Recognize the rhythm?
Beethoven’s Fifth Symphony.
My family has enjoyed many musical productions at the Hult Center, our local performing arts theater in Eugene, Oregon. When the opportunity arose this summer to buy season tickets to the Eugene Symphony Orchestra’s concerts, I did.
Last Thursday my daughter and I went to hear the work by Ludwig van Beethoven. The concert also included metropolitan opera soprano Christine Brewer performing Richard Strauss’s Four Last Songs as well as a work by Maurice Ravel, La valse.
According to Wikipedia, Beethoven faced the onset of deafness early in his career. Listening to this symphony, which was composed during his middle period after the deafness had begun to plague him, I wondered if the strength of the work, the repeated stanzas, and the striking downbeats helped him “hear” the work because of the rhythms produced.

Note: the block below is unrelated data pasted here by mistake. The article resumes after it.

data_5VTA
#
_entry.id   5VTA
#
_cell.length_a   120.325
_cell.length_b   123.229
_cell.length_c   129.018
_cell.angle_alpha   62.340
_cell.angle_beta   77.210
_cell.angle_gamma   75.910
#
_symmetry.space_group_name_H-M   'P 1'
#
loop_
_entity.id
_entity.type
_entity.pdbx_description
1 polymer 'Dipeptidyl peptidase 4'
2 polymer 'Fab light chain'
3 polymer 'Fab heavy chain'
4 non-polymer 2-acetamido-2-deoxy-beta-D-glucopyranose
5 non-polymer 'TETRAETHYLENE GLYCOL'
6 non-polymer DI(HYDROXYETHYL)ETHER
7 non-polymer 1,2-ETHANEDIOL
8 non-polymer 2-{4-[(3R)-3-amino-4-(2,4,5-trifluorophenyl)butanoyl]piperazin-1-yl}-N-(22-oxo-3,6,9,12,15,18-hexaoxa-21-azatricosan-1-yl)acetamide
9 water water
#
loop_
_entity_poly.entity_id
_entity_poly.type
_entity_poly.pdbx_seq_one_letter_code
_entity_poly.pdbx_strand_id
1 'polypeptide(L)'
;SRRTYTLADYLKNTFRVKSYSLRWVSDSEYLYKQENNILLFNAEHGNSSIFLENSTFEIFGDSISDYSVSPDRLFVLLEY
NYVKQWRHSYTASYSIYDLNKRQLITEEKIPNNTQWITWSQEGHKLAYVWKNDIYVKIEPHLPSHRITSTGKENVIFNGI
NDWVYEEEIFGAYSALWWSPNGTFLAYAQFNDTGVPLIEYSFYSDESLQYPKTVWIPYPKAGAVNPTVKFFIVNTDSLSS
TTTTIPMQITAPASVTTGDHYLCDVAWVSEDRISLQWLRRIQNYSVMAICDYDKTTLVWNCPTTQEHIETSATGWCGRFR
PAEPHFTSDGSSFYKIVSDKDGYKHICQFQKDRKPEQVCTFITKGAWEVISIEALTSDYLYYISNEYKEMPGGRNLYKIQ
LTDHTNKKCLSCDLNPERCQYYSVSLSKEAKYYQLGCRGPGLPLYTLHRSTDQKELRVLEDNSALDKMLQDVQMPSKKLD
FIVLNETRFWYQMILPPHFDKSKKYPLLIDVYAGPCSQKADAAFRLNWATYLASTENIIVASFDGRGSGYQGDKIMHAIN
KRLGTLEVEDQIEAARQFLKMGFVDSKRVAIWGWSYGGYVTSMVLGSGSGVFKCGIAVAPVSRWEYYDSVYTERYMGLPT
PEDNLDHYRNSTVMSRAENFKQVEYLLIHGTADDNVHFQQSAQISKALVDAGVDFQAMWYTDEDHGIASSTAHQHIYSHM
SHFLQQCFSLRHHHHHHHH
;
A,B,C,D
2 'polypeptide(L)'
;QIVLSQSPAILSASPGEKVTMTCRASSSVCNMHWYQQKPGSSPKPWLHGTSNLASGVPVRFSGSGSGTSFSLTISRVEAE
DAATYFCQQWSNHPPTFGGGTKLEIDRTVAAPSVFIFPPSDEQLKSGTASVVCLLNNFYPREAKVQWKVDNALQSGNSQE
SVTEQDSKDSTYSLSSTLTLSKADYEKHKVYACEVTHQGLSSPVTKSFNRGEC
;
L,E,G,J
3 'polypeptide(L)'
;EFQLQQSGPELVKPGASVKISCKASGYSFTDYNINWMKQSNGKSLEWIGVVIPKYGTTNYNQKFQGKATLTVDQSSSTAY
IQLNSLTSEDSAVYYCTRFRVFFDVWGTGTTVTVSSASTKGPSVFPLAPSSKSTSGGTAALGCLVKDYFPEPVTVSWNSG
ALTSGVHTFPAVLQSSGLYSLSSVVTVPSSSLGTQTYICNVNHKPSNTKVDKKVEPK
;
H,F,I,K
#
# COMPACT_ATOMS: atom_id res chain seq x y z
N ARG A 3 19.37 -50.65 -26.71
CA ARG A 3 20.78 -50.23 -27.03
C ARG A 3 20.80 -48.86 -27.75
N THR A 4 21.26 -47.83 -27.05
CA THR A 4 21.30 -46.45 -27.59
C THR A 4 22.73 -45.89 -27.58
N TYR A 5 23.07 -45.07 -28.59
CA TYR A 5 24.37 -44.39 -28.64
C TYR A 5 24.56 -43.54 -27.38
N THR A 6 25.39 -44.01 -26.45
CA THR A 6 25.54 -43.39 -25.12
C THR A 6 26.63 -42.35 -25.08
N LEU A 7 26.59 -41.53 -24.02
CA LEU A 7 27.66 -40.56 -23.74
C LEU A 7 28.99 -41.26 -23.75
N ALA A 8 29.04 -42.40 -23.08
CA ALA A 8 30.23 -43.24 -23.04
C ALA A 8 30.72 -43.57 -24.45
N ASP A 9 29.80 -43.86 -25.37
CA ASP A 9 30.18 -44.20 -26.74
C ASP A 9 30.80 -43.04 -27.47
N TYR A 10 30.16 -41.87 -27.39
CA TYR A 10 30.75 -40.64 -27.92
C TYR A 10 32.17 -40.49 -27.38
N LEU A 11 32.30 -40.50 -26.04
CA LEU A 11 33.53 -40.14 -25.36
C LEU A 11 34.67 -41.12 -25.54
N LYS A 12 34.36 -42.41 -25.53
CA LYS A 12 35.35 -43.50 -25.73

One would not have to hear the notes to sense the pulse of the music. The repeated motion of the bows on the violins, the booming of the timpani and the call of the trumpets would all have produced a resonance anyone in the audience could feel, even if they could not hear.
In Psalm 150 (NKJV) we are told to praise the Lord with trumpet, lute, and harp, with the timbrel and dance, with stringed instruments and flutes, with loud and crashing cymbals. The beauty and physical impact of the music Thursday made me think of the angelic annunciations surrounding Christ’s birth when the angels gathered over the shepherds and sang, Glory to God in the Highest, the volume of the voices and the overwhelming display in the night sky frightening those humble men who tended their sheep.
Sitting there Thursday night I could only imagine how beautiful the music will be when we reach heaven and sit before the throne. I’m convinced I will feel as well as hear the power and majesty of the heavenly orchestra.